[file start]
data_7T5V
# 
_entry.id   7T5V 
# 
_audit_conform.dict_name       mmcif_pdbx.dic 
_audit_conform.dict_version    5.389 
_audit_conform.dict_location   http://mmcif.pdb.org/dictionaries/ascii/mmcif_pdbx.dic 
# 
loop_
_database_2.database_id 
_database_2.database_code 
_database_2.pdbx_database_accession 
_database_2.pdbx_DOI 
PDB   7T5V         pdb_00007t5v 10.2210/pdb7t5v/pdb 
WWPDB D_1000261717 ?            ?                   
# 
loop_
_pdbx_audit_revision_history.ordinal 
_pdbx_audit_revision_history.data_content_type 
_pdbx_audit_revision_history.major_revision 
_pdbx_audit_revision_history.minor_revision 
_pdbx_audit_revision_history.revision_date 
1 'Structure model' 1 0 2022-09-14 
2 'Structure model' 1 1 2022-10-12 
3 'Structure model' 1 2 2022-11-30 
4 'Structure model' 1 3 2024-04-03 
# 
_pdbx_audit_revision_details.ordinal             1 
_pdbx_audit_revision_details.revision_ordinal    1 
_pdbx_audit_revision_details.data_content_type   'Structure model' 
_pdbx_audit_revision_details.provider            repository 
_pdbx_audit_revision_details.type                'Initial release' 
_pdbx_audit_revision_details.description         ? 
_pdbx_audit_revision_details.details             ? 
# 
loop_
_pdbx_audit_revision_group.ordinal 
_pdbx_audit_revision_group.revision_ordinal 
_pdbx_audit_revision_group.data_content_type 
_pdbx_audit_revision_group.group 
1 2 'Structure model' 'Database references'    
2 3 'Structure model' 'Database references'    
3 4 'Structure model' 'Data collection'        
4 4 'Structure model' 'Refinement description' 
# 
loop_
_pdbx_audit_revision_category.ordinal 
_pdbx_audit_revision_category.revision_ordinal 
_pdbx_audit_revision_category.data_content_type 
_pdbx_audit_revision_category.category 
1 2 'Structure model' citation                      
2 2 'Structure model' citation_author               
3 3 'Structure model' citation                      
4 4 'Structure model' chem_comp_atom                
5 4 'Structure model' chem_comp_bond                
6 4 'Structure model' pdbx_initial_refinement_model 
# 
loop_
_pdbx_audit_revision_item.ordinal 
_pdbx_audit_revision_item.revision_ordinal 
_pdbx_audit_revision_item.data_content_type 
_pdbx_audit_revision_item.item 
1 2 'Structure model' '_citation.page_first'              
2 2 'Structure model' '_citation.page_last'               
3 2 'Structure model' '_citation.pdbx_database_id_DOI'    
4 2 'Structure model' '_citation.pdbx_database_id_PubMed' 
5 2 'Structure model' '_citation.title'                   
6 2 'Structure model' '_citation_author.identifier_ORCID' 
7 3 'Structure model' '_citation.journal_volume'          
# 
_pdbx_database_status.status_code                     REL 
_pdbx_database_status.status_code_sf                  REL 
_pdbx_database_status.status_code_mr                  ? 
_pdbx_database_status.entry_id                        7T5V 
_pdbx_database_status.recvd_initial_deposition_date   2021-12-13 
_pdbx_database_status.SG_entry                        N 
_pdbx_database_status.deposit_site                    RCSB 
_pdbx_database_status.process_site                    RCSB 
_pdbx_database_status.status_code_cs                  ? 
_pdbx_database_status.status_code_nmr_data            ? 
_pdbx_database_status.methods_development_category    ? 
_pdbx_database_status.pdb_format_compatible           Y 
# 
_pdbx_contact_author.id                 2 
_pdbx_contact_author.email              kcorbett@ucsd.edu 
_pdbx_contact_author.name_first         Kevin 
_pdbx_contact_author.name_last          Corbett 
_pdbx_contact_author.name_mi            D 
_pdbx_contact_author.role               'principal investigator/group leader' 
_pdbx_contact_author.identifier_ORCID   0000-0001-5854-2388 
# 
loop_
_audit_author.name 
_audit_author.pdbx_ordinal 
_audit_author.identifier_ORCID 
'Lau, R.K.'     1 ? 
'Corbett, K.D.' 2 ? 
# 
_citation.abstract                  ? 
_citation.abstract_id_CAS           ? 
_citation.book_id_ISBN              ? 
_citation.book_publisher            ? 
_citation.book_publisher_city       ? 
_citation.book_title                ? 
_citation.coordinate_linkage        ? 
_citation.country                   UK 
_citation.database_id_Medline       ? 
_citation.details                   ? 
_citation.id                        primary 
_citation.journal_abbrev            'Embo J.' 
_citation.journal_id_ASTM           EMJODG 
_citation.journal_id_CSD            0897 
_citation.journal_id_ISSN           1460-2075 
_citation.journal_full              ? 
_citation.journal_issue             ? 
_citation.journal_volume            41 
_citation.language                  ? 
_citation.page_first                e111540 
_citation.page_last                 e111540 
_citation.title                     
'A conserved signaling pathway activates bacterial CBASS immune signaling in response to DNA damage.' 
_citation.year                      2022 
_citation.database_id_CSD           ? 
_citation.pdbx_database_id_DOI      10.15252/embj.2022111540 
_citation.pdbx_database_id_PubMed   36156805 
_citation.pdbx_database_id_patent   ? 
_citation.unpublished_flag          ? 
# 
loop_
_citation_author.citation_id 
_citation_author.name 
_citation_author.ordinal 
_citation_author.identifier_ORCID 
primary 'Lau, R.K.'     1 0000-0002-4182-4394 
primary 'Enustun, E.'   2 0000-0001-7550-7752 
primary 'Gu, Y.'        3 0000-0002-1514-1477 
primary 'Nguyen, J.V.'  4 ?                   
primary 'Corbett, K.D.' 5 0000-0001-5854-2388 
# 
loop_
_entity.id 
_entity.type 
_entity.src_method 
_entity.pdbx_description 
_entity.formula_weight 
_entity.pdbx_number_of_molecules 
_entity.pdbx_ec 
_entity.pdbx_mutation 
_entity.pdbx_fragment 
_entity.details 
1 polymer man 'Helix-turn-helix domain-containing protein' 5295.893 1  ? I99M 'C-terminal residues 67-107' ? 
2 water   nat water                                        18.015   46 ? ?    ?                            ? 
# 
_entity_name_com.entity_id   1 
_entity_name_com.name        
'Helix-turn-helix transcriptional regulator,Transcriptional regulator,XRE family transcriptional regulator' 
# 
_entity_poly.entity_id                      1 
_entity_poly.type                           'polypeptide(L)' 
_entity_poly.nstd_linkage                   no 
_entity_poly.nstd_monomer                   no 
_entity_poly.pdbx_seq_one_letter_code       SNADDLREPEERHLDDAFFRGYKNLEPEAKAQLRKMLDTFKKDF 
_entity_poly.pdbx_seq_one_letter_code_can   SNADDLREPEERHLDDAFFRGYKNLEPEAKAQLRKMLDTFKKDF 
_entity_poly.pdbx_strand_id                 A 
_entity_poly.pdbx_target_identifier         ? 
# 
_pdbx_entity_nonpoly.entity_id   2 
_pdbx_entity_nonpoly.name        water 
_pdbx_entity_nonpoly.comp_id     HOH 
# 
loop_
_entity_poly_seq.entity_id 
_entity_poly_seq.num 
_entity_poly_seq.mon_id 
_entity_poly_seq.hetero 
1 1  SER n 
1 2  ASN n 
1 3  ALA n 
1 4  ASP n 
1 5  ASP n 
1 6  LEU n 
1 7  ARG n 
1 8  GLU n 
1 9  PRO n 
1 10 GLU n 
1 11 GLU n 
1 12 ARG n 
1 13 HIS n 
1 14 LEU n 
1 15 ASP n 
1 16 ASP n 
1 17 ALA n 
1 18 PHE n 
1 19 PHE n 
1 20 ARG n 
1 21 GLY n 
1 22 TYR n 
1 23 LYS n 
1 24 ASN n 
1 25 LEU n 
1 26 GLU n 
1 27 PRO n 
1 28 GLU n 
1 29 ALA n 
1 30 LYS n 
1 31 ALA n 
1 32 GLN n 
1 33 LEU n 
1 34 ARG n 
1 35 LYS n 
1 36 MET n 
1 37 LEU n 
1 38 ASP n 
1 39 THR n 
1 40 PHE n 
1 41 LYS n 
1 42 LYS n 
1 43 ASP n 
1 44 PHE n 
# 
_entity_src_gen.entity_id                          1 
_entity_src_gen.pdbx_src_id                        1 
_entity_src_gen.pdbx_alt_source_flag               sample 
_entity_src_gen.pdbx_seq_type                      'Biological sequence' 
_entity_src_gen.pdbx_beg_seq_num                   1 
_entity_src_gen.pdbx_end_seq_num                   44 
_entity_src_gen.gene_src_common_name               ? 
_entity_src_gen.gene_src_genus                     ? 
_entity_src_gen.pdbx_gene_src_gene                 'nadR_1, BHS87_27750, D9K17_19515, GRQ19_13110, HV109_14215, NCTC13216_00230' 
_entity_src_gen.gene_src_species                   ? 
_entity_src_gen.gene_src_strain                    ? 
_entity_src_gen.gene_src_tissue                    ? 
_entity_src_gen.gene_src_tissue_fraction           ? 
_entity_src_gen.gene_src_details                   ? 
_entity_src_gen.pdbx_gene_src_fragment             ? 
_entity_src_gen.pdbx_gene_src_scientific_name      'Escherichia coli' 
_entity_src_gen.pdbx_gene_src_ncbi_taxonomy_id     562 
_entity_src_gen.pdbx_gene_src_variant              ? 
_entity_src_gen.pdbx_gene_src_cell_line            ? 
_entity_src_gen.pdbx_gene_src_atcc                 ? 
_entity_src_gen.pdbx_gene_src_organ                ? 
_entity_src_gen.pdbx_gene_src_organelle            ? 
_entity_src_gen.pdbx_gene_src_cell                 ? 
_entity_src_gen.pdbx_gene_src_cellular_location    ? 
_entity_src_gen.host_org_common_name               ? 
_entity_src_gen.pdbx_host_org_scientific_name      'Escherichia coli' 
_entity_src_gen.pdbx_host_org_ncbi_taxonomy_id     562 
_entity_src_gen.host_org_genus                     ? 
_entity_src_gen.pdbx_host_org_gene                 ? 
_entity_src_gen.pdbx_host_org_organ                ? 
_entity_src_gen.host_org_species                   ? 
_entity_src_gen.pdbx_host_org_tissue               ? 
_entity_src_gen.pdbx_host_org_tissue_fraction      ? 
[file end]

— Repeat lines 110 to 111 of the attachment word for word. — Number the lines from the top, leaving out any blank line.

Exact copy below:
_citation.journal_abbrev            'Embo J.' 
_citation.journal_id_ASTM           EMJODG 